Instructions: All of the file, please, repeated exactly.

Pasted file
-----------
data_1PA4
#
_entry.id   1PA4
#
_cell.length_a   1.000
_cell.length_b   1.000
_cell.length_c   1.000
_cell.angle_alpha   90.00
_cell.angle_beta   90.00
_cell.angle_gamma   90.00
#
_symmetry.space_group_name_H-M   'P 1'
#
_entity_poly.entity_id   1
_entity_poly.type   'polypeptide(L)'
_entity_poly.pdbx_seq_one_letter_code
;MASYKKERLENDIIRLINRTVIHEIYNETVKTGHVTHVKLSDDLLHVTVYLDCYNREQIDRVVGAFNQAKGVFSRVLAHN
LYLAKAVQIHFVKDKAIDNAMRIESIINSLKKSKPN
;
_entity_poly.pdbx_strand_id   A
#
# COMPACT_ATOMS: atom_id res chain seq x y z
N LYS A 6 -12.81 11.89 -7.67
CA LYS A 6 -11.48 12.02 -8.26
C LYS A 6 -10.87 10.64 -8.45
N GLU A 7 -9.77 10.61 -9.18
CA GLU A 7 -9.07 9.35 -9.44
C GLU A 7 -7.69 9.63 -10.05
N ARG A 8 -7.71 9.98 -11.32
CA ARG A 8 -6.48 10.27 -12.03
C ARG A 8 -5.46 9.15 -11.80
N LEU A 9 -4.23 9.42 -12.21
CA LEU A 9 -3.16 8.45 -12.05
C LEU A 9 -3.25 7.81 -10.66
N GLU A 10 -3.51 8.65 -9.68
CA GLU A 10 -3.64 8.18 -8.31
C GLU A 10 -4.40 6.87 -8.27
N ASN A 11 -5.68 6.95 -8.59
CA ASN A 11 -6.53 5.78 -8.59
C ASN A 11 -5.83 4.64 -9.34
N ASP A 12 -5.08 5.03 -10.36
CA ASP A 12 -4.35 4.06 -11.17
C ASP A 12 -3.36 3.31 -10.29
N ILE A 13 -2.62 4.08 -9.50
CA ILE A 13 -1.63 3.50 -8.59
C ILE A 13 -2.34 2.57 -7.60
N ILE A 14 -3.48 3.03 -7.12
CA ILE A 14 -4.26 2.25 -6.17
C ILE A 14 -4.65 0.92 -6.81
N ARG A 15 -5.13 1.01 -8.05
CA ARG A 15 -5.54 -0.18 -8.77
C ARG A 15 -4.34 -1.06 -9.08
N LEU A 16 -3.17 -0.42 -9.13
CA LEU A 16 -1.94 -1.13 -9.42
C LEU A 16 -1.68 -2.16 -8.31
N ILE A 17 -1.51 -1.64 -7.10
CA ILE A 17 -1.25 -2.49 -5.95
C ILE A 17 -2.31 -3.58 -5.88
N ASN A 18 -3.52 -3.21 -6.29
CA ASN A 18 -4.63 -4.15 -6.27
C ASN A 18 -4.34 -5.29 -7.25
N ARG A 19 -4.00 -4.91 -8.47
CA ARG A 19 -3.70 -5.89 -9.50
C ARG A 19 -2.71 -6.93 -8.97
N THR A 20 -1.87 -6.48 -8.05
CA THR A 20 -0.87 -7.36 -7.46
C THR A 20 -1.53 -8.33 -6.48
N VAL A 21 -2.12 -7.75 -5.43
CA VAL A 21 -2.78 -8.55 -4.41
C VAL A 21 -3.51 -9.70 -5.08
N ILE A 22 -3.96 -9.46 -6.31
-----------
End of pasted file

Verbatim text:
data_1PA4
#
_entry.id   1PA4
#
_cell.length_a   1.000
_cell.length_b   1.000
_cell.length_c   1.000
_cell.angle_alpha   90.00
_cell.angle_beta   90.00
_cell.angle_gamma   90.00
#
_symmetry.space_group_name_H-M   'P 1'
#
_entity_poly.entity_id   1
_entity_poly.type   'polypeptide(L)'
_entity_poly.pdbx_seq_one_letter_code
;MASYKKERLENDIIRLINRTVIHEIYNETVKTGHVTHVKLSDDLLHVTVYLDCYNREQIDRVVGAFNQAKGVFSRVLAHN
LYLAKAVQIHFVKDKAIDNAMRIESIINSLKKSKPN
;
_entity_poly.pdbx_strand_id   A
#
# COMPACT_ATOMS: atom_id res chain seq x y z
N LYS A 6 -12.81 11.89 -7.67
CA LYS A 6 -11.48 12.02 -8.26
C LYS A 6 -10.87 10.64 -8.45
N GLU A 7 -9.77 10.61 -9.18
CA GLU A 7 -9.07 9.35 -9.44
C GLU A 7 -7.69 9.63 -10.05
N ARG A 8 -7.71 9.98 -11.32
CA ARG A 8 -6.48 10.27 -12.03
C ARG A 8 -5.46 9.15 -11.80
N LEU A 9 -4.23 9.42 -12.21
CA LEU A 9 -3.16 8.45 -12.05
C LEU A 9 -3.25 7.81 -10.66
N GLU A 10 -3.51 8.65 -9.68
CA GLU A 10 -3.64 8.18 -8.31
C GLU A 10 -4.40 6.87 -8.27
N ASN A 11 -5.68 6.95 -8.59
CA ASN A 11 -6.53 5.78 -8.59
C ASN A 11 -5.83 4.64 -9.34
N ASP A 12 -5.08 5.03 -10.36
CA ASP A 12 -4.35 4.06 -11.17
C ASP A 12 -3.36 3.31 -10.29
N ILE A 13 -2.62 4.08 -9.50
CA ILE A 13 -1.63 3.50 -8.59
C ILE A 13 -2.34 2.57 -7.60
N ILE A 14 -3.48 3.03 -7.12
CA ILE A 14 -4.26 2.25 -6.17
C ILE A 14 -4.65 0.92 -6.81
N ARG A 15 -5.13 1.01 -8.05
CA ARG A 15 -5.54 -0.18 -8.77
C ARG A 15 -4.34 -1.06 -9.08
N LEU A 16 -3.17 -0.42 -9.13
CA LEU A 16 -1.94 -1.13 -9.42
C LEU A 16 -1.68 -2.16 -8.31
N ILE A 17 -1.51 -1.64 -7.10
CA ILE A 17 -1.25 -2.49 -5.95
C ILE A 17 -2.31 -3.58 -5.88
N ASN A 18 -3.52 -3.21 -6.29
CA ASN A 18 -4.63 -4.15 -6.27
C ASN A 18 -4.34 -5.29 -7.25
N ARG A 19 -4.00 -4.91 -8.47
CA ARG A 19 -3.70 -5.89 -9.50
C ARG A 19 -2.71 -6.93 -8.97
N THR A 20 -1.87 -6.48 -8.05
CA THR A 20 -0.87 -7.36 -7.46
C THR A 20 -1.53 -8.33 -6.48
N VAL A 21 -2.12 -7.75 -5.43
CA VAL A 21 -2.78 -8.55 -4.41
C VAL A 21 -3.51 -9.70 -5.08
N ILE A 22 -3.96 -9.46 -6.31